Cinematic realism embraces an abundance of styles and production methods; Michael Winterbottom seems determined to try them all. In a lightning 10-year run, he has explored gritty period adaptation (Jude), torn-from-the-headlines dramatic exposé (Welcome to Sarajevo), kitchen-sink minimalism (Wonderland), classical neorealist tearjerker featuring amateur performers navigating real-life locales (In This World), and a faux making-of documentary (Tristram Shandy: A Cock and Bull Story). His latest version of the volatile marriage between fiction and nonfiction, The Road to Guantanamo, alternates talking-head monologues by three ill-fated Pakistani guys from the British Midlands with ultra-convincing reenactments—starring raw players of similar background—of their horrific two-year incarceration in America’s notorious prison camp for “enemy combatants” seized during the invasion of Afghanistan.
The story of the Tipton Three, a cause that generated considerable outrage in the U.K. but scarcely registered on our increasingly insular mediascape, opens like a slacker road movie: frat boys in the hinterlands, or Dumb and Dumber with skullcaps. Immediately after 9/11, Asif Iqbal (Arfan Usman) heads for rural Pakistan to check out the bride arranged by his mother. He convinces three friends to go with him and, hanging around in their homeland, they casually follow the injunction of a local mullah—at whose mosque they stay to “save money”—intent on aiding neighboring Afghans under attack by the U.S. Thus begins a trip to hell. Asif, Shafiq (Rizwan Ahmed), Ruhel (Farhad Harun), and Monir (Waqar Siddiqui) are shown as observant Muslims, twenty-something charmers completely detached from the religious and political fevers motivating, say, the London subway bombers. Indeed, despite a global tumult around 9/11 and the Blair regime’s support for military intervention, we hear nary a word concerning their thoughts or reactions to cataclysmic events exploding around them.
Naive travelers to a fault, they lurch from one place to the next, get sick, get lost, leave a buddy behind, find themselves bivouacked with Taliban fighters in a dusty village, and are swept up by Northern Alliance forces. After a brief stopover for random abuse at an Afghan detention center, they are flown to Cuba. Winterbottom wraps up this wrenching journey in under 30 minutes, then spends the rest of the film presenting matter-of-fact oral testimony backed by excruciatingly detailed, visually overheated scenes of physical and psychological torture, interrupted only by moronic interrogation sessions. Like a cross between Punishment Park and Midnight Express, the pummeling endured by the victims is mirrored metaphorically in the film’s jolting rhythms, quick cuts, and disorienting handheld movements. Shot in dv by resourceful cinematographer Marcel Zyskind, Guantanamo has the spontaneous look of eyewitness news footage hammered into blatantly fictional patterns of camera placement, editing, and so on. That is, while we can hardly doubt the veracity of what unfolds—it certainly comports with what we’ve seen and read of conditions at Gitmo—we also feel Winterbottom squeezing our vital organs of empathy in a stylistic vise. In one scene, Asif is chained to the floor in a stress position and assailed with a strobe light and heavy metal music, an image so culturally loaded it could have been lifted from the director’s 24 Hour Party People or 9 Songs. As is true of Asif and company, the heavier the hand, the greater the potential for resistance.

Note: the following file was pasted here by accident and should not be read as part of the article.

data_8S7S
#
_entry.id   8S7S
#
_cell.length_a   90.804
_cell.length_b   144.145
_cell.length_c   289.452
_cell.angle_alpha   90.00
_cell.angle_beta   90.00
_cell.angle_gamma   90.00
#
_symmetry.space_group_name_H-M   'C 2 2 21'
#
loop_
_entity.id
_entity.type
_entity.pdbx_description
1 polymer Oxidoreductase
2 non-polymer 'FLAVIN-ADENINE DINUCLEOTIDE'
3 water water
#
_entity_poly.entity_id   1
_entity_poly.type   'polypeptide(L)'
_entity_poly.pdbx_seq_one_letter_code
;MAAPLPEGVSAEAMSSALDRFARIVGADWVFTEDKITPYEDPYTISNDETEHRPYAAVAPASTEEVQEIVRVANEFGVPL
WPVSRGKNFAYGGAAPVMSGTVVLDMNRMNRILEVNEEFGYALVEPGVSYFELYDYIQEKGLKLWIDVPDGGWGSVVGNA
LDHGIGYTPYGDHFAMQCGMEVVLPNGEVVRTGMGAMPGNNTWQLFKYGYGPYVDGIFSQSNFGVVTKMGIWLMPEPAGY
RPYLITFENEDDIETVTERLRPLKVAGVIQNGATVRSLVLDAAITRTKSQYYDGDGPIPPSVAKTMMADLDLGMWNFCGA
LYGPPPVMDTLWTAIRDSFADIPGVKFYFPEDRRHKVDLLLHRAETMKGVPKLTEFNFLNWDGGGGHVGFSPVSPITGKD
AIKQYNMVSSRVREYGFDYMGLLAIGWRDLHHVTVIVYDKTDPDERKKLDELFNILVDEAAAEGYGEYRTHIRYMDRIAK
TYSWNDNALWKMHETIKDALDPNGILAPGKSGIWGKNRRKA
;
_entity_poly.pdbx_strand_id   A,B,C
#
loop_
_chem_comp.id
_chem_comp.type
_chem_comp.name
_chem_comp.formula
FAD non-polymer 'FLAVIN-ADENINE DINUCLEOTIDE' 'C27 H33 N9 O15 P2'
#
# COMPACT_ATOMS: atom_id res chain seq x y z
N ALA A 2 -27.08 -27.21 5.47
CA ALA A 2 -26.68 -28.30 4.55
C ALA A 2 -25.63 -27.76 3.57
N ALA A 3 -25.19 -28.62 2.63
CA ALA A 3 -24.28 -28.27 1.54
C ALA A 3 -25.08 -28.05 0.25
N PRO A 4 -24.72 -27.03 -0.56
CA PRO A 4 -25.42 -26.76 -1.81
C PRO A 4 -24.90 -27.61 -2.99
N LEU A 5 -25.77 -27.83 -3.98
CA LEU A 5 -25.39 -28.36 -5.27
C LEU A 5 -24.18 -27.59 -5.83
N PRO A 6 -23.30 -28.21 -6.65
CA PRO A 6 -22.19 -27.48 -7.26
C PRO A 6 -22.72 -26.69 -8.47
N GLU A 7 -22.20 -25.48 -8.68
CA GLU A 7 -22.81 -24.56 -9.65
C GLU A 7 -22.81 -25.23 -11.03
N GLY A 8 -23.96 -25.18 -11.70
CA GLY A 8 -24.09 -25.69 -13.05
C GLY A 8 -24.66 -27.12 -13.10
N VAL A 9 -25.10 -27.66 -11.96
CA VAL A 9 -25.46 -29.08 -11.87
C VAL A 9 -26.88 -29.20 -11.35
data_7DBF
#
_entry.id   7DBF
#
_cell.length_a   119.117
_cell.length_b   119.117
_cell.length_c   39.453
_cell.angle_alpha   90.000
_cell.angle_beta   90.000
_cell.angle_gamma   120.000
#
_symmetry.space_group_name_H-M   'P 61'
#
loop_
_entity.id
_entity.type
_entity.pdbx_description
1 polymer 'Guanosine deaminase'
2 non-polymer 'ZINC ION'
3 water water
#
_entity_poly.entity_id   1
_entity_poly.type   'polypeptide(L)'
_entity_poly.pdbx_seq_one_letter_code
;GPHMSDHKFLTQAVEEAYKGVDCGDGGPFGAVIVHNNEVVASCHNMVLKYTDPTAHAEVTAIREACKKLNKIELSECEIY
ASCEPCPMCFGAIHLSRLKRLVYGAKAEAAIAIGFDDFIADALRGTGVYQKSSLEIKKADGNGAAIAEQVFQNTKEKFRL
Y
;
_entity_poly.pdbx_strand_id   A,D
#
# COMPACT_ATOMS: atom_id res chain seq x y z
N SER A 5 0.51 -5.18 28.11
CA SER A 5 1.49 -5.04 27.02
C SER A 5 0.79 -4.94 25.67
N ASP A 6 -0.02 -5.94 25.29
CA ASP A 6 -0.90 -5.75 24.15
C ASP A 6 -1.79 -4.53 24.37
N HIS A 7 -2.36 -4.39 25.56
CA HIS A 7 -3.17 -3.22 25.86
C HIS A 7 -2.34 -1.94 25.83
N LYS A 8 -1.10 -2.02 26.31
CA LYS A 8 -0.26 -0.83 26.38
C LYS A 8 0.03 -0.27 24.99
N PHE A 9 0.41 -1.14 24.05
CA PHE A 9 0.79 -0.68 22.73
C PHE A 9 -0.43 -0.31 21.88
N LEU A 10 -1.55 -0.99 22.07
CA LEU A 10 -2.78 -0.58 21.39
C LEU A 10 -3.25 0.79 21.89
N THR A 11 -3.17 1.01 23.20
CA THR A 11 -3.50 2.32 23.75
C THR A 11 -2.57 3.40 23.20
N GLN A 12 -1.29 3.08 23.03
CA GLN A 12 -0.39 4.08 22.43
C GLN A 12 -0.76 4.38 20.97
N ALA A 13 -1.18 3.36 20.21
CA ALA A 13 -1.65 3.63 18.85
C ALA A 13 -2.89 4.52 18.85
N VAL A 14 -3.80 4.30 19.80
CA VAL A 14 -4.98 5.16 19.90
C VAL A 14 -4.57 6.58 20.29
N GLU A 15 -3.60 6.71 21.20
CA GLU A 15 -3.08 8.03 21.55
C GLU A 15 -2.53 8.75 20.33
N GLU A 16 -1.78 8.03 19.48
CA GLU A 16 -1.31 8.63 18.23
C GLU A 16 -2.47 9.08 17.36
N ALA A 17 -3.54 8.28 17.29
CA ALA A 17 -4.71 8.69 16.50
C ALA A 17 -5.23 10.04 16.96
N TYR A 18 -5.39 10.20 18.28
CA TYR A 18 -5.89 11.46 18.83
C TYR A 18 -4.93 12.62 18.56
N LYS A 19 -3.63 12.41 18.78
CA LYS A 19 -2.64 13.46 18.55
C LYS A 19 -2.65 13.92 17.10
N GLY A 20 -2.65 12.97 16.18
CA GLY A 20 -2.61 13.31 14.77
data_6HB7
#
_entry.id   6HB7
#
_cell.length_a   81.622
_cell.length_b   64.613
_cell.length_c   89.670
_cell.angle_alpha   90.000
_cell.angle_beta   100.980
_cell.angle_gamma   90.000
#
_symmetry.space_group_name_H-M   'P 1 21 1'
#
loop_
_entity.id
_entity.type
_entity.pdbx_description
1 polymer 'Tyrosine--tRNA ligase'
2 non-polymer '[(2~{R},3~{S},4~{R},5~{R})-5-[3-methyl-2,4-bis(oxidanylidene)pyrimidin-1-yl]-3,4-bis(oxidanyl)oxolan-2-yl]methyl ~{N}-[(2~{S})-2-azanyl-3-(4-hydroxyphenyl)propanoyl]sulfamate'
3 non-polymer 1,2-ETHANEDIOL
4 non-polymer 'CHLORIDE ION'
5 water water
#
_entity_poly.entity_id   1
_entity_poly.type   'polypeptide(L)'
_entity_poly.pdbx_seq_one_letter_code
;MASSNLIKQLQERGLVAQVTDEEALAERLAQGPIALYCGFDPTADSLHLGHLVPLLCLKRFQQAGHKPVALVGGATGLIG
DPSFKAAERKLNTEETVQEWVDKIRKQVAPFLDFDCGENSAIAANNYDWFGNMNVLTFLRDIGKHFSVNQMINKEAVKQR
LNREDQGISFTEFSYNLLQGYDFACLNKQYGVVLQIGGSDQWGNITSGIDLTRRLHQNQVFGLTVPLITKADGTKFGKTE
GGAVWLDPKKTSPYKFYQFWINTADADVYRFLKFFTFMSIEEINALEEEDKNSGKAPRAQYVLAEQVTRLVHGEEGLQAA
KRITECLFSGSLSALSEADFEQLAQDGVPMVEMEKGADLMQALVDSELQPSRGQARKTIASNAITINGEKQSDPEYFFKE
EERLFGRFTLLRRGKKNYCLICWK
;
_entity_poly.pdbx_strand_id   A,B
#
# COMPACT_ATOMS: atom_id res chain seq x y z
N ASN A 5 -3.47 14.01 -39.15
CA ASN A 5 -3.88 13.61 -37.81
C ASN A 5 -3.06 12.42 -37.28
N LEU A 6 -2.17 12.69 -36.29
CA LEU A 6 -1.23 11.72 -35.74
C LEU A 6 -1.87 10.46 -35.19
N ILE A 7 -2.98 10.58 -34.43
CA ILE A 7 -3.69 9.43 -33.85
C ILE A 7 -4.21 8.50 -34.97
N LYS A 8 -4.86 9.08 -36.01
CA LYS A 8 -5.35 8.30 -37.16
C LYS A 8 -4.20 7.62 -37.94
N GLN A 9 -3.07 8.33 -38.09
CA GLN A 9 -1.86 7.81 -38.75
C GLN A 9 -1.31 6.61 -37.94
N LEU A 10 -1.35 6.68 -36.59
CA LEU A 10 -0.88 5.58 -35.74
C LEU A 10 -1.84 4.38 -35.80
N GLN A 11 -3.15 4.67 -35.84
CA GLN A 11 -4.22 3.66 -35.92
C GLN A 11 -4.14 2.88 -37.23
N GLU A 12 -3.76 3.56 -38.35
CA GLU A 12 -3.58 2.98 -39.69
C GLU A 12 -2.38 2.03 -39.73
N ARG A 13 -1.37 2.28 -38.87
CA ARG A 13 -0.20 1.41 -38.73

If Winterbottom’s primary aim was to personalize, to flesh out, as it were, an important episode in the ongoing barbarism of Bush administration foreign policy, he succeeds admirably: no longer can we relegate reports of prisoner abuse to a list of abstract numbers, faceless photos, or Orwellian parsings of the Geneva Conventions. That said, Winterbottom may have needlessly stacked his rhetorical deck. Documenting a reign of torture far worse than anything claimed thus far at Gitmo, Patricio Guzmán, in The Pinochet Case, concentrates on long-take close shots of survivors giving accounts of torture. Here the absence of archival footage or reenactments forces a deliberately uncomfortable bond with events that are essentially beyond adequate representation.
Winterbottom’s hybrid mix of fact and drama is at once vaguely familiar and imbued with troubling ethical issues. At the heart of my misgivings is his dodging of any reference to the attitudes of the Tipton Three toward 9/11 or American responses to the attack. By implying that his recent immigrants are unequivocally apolitical, that their adventures in Afghanistan were the result of idle curiosity, Winterbottom does his theme a disservice. Needless to say, it shouldn’t matter whether the subjects spent every waking minute in a public square screaming “Death to America” and for relaxation told anyone within earshot how many infidel throats they planned to slit. Assuming they weren’t part of Osama’s inner circle or had direct knowledge of an imminent terror attack, they deserved basic human rights supposedly guaranteed by our system of justice. By making the easiest case for injustice—touting three enormously appealing fellows who wouldn’t know Osama from Barack Obama—Winterbottom sidesteps obligations associated with documentary filmmaking in favor of blazing agitprop.
Incidentally, after The Road to Guantanamo won a Silver Bear at this year’s Berlin festival, the three friends and assorted cast members were questioned by police at a London airport upon their return. One of the actors said he was denied access to a lawyer and was badgered about future roles in “political” films. You can’t make stuff like this up.